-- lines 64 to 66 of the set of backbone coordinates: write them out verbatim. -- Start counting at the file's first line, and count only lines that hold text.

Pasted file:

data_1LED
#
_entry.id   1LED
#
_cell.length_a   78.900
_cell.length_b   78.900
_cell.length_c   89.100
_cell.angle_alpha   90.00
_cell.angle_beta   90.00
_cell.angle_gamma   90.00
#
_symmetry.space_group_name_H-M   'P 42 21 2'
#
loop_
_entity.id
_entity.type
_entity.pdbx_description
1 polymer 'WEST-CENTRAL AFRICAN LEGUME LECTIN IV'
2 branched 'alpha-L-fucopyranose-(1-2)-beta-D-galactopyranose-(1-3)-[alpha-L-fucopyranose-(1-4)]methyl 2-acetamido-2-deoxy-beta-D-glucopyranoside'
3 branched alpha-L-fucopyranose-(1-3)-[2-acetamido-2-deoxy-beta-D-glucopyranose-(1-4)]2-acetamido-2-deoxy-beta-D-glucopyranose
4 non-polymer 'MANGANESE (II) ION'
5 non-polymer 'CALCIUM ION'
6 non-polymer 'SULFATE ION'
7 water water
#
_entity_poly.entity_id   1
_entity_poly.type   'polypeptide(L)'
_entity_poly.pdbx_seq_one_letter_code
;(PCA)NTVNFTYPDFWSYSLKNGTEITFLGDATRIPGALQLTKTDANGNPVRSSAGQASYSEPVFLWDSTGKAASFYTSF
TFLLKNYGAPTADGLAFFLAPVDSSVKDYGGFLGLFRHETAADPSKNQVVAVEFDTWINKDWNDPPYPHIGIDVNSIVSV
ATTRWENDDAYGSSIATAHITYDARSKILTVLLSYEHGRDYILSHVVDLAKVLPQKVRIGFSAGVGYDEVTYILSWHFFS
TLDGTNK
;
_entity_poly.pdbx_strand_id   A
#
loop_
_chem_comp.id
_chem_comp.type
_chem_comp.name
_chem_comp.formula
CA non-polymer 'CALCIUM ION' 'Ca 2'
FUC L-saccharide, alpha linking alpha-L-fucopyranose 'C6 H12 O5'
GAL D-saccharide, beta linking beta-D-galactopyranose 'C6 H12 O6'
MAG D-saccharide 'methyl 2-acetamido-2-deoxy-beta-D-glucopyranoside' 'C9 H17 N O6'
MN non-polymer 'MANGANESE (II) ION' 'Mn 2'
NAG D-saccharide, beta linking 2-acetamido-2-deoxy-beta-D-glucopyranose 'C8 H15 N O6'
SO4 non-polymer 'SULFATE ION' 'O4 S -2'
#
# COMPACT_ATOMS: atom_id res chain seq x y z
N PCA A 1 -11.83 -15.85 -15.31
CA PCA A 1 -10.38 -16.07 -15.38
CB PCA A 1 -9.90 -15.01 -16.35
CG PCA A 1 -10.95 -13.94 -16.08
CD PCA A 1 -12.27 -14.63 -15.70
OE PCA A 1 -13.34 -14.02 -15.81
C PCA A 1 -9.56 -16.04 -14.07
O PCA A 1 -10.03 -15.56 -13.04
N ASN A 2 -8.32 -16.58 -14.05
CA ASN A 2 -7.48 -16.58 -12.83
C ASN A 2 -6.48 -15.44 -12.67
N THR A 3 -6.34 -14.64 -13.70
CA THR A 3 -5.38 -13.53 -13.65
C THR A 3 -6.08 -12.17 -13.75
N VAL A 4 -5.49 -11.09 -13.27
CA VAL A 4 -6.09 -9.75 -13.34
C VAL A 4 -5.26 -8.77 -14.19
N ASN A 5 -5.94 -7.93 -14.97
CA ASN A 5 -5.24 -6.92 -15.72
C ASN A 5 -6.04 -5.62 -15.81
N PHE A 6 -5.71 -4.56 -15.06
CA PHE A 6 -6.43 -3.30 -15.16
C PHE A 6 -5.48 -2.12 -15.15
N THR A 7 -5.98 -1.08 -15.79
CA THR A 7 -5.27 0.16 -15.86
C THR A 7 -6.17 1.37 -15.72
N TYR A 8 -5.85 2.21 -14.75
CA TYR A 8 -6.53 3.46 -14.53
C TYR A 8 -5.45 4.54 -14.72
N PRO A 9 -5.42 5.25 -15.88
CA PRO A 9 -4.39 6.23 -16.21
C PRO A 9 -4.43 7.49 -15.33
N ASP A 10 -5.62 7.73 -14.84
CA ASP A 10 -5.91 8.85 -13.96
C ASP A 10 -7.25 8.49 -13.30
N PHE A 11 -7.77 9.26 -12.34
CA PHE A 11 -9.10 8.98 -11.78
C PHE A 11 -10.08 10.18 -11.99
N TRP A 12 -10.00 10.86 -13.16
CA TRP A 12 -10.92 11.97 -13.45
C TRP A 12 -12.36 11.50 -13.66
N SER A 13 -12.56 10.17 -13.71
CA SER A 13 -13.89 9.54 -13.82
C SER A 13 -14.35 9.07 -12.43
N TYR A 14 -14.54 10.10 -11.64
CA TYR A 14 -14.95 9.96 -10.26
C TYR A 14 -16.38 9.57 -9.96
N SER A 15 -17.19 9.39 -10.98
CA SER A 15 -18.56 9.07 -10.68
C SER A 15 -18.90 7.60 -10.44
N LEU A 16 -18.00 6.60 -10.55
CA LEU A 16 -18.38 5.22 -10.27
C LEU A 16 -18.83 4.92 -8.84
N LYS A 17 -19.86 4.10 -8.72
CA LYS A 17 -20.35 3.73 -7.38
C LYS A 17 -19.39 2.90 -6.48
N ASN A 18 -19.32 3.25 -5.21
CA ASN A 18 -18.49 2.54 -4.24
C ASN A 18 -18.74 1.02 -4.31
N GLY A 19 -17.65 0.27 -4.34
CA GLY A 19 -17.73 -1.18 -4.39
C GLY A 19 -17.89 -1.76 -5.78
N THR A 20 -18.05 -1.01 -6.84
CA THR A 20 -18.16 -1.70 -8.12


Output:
N VAL A 4 -5.49 -11.09 -13.27
CA VAL A 4 -6.09 -9.75 -13.34
C VAL A 4 -5.26 -8.77 -14.19